About Wells Fargo
Wells Fargo has 850 team members in Alaska who serve customers through a network of 57 banking, mortgage and investment offices, and 115 ATMs, in 28 communities.
Wells Fargo & Company (NYSE: WFC) is a nationwide, diversified, community-based financial services company with $1.5 trillion in assets. Founded in 1852 and headquartered in San Francisco, Wells Fargo provides banking, insurance, investments, mortgage, and consumer and commercial finance through more than 9,000 locations, 12,500 ATMs, and the internet (wellsfargo.com), and has offices in 36 countries to support customers who conduct business in the global economy. With more than 265,000 team members, Wells Fargo serves one in three households in the United States. Wells Fargo & Company was ranked No. 29 on Fortune’s 2014 rankings of America’s largest corporations. Wells Fargo’s vision is to satisfy all our customers’ financial needs and help them succeed financially. Wells Fargo perspectives and stories are also available at blogs.wellsfargo.com and at wellsfargo.com/stories.
In 2013, the Company invested $275.5 million in grants to 18,500 nonprofits, and team members contributed more than 1.69 million volunteer hours around the country. A leader in reducing its own greenhouse gas emissions and operating sustainably, Wells Fargo has been recognized by the U.S. Environmental Protection Agency’s Center for Corporate Climate Leadership, the Carbon Disclosure Project and the U.S. Green Building Council. Since 2005, Wells Fargo has provided more than $28 billion in environmental finance, supporting sustainable buildings and renewable energy projects nationwide. This includes investments in more than 300 solar projects and 47 wind projects that generate enough clean renewable energy to power hundreds of thousands of American homes each year. For more information, please visit: www.wellsfargo.com/about/csr and the Wells Fargo Environmental Forum.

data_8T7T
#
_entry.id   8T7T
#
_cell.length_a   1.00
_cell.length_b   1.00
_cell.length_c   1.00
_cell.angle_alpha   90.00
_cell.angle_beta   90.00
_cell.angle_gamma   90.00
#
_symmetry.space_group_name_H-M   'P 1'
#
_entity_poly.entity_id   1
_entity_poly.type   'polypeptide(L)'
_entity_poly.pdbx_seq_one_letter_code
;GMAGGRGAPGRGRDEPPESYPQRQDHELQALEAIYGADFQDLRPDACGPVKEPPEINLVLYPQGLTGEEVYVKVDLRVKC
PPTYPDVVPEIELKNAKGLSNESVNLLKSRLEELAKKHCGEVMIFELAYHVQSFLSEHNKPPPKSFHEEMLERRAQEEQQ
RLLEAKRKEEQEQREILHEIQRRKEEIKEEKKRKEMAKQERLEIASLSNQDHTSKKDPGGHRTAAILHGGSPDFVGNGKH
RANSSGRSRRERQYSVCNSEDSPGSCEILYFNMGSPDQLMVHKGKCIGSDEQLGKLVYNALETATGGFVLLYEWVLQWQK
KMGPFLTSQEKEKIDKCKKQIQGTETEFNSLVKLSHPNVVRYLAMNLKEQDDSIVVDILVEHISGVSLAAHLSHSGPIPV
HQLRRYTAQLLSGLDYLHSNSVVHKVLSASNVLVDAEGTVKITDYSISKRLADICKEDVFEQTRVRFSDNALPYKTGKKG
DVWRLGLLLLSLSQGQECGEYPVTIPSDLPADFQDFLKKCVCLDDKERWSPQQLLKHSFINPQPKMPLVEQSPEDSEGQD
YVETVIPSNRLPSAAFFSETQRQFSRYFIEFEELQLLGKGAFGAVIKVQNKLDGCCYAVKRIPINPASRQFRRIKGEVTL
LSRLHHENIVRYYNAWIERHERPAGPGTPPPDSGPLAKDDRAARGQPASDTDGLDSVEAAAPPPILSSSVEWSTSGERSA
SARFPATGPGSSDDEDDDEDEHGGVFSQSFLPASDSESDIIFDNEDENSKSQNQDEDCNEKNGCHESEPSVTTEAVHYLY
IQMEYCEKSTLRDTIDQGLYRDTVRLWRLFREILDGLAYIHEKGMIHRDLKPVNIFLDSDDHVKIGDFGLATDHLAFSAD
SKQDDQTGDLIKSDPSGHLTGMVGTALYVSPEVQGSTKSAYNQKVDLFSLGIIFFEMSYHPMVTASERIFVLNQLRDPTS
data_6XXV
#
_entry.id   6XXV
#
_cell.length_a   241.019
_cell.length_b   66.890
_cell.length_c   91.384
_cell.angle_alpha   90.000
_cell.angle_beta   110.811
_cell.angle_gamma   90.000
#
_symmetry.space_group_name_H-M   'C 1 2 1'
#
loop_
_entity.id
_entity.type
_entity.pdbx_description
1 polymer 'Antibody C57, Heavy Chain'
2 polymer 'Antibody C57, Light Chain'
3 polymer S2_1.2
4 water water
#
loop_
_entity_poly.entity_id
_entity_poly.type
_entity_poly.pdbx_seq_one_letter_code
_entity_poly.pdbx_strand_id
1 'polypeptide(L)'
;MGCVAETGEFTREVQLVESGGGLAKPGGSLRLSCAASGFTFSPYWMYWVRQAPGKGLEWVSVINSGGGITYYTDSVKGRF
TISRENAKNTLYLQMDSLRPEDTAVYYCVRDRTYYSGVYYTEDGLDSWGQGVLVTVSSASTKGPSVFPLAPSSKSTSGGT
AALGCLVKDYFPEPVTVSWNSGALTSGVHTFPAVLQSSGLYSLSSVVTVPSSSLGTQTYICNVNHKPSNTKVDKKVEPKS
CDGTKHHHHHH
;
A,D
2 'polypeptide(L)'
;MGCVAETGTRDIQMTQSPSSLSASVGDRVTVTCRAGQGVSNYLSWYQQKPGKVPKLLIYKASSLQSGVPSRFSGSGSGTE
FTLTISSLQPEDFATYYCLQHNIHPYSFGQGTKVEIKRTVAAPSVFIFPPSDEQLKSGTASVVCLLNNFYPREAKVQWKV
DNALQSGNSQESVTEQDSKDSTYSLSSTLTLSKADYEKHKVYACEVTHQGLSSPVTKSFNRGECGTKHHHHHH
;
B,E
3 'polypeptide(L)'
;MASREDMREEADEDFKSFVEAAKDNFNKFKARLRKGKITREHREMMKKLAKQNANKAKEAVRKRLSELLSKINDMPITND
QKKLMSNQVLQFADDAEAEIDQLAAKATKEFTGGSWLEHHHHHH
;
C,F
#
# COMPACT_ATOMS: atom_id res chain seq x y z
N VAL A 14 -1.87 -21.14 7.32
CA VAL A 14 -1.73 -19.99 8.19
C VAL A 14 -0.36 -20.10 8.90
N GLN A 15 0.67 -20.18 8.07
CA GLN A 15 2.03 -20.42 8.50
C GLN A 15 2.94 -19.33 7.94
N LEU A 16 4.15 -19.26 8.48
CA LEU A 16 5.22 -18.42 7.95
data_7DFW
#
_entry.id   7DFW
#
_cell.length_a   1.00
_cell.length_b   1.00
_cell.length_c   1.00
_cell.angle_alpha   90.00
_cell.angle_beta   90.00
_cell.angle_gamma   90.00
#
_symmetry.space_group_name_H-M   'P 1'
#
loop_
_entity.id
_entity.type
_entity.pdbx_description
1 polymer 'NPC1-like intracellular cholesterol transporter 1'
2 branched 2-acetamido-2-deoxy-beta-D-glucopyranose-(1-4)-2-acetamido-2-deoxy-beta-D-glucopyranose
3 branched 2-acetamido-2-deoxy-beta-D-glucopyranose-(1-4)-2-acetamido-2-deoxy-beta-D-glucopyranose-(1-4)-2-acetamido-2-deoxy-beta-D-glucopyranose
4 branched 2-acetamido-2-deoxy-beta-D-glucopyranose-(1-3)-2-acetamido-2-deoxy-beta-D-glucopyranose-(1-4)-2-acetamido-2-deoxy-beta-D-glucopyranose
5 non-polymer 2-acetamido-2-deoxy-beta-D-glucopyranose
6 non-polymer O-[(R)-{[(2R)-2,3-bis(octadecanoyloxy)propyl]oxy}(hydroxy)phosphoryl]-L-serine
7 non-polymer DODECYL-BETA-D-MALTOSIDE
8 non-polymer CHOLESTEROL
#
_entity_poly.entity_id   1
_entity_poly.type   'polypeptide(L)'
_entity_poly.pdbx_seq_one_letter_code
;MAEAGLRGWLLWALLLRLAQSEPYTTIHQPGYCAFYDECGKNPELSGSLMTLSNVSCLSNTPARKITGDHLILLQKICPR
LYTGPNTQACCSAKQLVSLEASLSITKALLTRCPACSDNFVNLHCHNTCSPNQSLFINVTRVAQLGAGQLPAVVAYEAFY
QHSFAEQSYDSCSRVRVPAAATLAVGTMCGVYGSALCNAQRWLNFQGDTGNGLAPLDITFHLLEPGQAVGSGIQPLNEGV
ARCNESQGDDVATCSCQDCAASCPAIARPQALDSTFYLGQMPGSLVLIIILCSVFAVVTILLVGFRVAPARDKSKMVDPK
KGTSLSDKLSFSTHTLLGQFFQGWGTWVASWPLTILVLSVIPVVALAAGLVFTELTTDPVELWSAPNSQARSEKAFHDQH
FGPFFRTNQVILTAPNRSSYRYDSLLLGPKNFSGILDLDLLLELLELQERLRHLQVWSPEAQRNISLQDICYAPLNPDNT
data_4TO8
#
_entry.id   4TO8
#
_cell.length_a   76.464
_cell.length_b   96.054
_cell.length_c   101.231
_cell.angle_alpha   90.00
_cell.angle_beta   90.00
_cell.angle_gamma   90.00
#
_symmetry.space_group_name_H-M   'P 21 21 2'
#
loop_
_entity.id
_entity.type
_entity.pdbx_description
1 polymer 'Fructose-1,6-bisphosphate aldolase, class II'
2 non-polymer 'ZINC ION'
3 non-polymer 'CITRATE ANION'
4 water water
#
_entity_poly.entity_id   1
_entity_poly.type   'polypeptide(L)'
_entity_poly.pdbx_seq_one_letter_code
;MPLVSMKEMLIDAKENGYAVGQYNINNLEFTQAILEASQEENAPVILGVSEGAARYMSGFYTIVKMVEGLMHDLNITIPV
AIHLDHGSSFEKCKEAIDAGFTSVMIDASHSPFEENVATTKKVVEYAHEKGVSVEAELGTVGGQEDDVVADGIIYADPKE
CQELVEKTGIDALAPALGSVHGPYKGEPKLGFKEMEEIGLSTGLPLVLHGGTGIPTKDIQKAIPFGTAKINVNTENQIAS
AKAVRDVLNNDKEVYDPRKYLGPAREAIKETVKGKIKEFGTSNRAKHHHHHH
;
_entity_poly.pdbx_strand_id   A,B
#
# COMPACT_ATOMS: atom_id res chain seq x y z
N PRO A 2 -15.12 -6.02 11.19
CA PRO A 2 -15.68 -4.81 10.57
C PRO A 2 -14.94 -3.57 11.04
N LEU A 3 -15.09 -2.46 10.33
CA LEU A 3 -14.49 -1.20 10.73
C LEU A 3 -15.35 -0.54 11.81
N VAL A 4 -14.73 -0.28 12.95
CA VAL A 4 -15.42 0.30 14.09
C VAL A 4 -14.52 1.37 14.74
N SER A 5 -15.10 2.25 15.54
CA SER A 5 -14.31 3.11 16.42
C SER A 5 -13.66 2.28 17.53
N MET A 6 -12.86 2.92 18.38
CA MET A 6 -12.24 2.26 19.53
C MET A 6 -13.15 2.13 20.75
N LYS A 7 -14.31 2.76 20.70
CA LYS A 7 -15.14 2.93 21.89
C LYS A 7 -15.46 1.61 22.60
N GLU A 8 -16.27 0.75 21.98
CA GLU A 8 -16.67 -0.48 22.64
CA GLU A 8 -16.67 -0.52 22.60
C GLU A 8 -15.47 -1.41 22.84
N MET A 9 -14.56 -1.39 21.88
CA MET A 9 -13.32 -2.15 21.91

About The Conservation Fund
At The Conservation Fund, we combine a passion for conservation with an entrepreneurial spirit to protect your favorite places before they become just a memory. A hallmark of our work is our deep, unwavering understanding that for conservation solutions to last, they need to make economic sense. The Fund has worked with Native peoples in Alaska and across the country to help strengthen and preserve their connections to the lands of their ancestors and enhance access to sacred natural resources. A top-ranked charity, we have protected more than more than 7 million acres nationwide, including more than 320,000 acres in Alaska. www.conservationfund.org
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EKLUTNA RIVER & FIRE CREEK CONSERVATION – AUGUST 2012
Eklutna Inc. and Great Land Trust to Conserve 1355 acres of Coastal Habitat for Salmon, Wildlife and the Public
Eklutna Inc. to receive $1.24 million for conservation easements at the mouth of Eklutna River and Fire Creek